Federal Court Strikes Down NLRB Posting Requirement But U.S. Supreme Court Likely To Have The Last Word

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In National Association of Manufacturers v. NLRB, Case No. 12-5068 (D.C. Cir. May 7, 2013), the U.S. Court of Appeals for the District of Columbia decided that the National Labor Relations Board (NLRB) rule requiring union and non-union employers to post notices advising employees of their right to unionize was unconstitutional and violated the National Labor Relations Act (NLRA).  The Court found that the notice violated employers' right of free speech because it only informed employees of their rights to unionize, but did not inform employees of their rights not to unionize or to decertify a union.  The court also struck down the component of the rule that would have tolled the statute of limitations on any unfair labor charge against an employer who was not in compliance with the posting requirement.  The NLRB had already stayed enforcement of the posting requirement pending resolution of legal challenges and, while this issue may ultimately be decided by the U.S. Supreme Court, employers do not have to comply with this posting requirement for the time being.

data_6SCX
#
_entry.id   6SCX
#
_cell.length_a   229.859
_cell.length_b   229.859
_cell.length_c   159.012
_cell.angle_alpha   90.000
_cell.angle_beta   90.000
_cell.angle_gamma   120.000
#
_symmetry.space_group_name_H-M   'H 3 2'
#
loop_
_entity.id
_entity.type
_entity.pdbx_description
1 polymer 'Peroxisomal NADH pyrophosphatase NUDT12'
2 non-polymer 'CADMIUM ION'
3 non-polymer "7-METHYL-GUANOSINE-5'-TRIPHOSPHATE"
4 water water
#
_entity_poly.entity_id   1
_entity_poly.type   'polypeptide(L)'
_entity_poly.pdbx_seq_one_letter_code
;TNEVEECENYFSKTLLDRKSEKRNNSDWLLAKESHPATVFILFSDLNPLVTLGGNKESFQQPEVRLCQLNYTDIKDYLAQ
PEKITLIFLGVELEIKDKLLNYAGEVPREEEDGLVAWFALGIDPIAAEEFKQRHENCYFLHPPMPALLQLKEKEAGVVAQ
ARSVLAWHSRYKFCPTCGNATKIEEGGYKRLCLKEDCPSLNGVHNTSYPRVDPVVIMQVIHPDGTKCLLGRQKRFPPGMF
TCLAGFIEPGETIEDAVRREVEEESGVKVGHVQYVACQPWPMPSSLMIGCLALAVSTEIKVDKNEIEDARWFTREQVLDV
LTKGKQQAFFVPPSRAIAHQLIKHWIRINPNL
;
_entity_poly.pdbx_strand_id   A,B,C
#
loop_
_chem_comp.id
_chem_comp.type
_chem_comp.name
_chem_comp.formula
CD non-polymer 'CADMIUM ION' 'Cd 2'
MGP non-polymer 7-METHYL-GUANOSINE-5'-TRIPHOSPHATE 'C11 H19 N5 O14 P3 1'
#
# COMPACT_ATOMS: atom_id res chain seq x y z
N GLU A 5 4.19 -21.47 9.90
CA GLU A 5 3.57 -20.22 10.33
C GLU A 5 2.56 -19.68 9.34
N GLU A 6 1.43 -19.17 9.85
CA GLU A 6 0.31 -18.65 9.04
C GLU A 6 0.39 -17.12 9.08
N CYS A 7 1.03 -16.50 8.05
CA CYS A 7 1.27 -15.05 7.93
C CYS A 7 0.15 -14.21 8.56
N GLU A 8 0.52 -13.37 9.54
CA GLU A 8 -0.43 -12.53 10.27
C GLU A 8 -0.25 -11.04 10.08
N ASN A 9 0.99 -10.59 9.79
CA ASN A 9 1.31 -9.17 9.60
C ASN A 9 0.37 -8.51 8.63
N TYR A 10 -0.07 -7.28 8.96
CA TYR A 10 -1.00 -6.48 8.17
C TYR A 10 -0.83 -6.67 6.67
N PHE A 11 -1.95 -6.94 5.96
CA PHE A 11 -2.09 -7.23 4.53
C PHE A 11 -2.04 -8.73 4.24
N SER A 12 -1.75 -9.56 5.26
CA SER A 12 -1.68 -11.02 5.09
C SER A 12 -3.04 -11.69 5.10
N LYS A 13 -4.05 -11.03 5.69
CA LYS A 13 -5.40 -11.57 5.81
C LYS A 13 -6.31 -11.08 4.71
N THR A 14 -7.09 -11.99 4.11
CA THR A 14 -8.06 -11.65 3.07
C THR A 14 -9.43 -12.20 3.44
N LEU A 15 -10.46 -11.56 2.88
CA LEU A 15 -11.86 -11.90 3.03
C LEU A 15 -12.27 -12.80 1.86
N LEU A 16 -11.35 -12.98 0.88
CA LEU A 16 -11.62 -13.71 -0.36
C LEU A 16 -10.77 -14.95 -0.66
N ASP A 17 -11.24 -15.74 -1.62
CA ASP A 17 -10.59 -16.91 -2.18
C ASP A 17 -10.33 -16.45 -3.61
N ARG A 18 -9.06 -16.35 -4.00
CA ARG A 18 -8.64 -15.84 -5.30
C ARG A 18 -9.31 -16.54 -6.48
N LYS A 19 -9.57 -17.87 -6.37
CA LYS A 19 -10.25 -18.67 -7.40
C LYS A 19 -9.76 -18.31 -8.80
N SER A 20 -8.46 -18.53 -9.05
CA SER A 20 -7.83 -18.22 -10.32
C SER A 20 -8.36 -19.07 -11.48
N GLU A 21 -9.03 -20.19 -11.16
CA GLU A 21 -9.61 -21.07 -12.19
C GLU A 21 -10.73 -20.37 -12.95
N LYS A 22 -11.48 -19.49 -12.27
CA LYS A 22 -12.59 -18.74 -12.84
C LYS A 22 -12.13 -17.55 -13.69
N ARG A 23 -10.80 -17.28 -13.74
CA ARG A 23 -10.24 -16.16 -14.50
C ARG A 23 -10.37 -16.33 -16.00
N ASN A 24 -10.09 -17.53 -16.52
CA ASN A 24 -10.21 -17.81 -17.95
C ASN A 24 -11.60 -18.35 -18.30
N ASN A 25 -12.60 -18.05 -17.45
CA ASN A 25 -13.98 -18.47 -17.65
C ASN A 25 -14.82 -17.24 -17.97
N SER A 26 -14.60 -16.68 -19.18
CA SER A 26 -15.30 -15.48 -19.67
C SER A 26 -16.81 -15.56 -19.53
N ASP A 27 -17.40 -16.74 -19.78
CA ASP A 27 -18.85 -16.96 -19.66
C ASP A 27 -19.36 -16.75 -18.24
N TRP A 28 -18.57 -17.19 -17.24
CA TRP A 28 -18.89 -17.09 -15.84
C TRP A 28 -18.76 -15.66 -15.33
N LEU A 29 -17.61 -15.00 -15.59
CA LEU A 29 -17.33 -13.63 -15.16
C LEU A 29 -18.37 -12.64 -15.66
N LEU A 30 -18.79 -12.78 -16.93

Topics:  NLRA, NLRB, Posting Requirements, SCOTUS, Statute of Limitations

Published In: Civil Procedure Updates, Constitutional Law Updates, Labor & Employment Updates

DISCLAIMER: Because of the generality of this update, the information provided herein may not be applicable in all situations and should not be acted upon without specific legal advice based on particular situations.

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